Eager reader of history, mystery, classics, biographies, steampunk, lit fic, science, scifi, and etc. My reviews are mostly positive--I rarely finish or write about books I don't enjoy. My TBR is too high for that.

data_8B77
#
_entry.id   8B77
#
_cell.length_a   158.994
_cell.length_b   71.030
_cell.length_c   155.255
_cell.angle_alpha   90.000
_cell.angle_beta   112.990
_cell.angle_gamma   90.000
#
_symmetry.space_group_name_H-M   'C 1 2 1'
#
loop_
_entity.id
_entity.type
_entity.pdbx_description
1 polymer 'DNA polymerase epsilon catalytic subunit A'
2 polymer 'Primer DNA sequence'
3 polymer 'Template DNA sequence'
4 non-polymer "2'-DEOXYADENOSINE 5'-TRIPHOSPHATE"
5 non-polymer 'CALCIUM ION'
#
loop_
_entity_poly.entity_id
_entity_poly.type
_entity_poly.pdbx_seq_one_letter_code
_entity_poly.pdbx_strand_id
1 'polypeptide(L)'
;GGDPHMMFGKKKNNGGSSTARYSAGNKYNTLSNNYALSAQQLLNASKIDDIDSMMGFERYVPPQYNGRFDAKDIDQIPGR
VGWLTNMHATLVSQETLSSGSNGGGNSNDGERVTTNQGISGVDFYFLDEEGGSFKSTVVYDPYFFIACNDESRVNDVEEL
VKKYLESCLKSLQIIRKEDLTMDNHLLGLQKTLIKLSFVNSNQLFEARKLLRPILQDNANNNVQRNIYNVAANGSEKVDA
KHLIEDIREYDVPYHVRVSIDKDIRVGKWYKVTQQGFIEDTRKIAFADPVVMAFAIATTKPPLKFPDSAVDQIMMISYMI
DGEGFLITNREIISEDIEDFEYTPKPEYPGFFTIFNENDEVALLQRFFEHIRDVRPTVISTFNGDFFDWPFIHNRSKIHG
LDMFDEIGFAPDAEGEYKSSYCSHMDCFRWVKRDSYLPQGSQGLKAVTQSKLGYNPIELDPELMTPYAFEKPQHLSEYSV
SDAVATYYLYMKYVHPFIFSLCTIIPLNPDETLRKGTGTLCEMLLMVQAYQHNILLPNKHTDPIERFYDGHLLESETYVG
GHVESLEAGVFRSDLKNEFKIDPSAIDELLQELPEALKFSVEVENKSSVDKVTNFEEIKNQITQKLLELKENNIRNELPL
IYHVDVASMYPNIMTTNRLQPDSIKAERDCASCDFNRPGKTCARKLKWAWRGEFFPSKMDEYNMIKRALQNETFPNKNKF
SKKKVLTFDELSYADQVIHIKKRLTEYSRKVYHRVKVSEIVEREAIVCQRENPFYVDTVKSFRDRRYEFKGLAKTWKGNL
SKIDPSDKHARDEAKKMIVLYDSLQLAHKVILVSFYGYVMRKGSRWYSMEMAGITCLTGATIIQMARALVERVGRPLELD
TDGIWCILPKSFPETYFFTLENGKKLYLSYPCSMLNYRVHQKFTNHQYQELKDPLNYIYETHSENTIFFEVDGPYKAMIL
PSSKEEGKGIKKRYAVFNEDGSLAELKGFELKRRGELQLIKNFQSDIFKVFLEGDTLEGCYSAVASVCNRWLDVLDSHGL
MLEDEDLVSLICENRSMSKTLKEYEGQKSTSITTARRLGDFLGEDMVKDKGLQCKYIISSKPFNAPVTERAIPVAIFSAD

Biting Through the Skin combines graceful, almost poetic writing with recipes--mainly from India--and an account of growing up Indian in small town Kansas that is both entertaining and fascinating. When Nina Mukerjee Furstenau’s parents first moved their young family from Bengal to the United States they settled in Chicago, but within a year had decided that a small Midwestern town with its close connections was more like home than a multicultural but anonymous big city. While growing up the author longed for a greater association with the land of her birth, which she partially achieved rifling through her mother’s silk saris, and eavesdropping on a visiting guru but her most consistent connection was through food. Living a part American, part Indian life puts the author in a good position to compare the two cultures, and her reflective, deeply thought out musings about their differences make this “food memoir” stand out by encompassing philosophy, religion, linguistics, and even science, along with cuisine.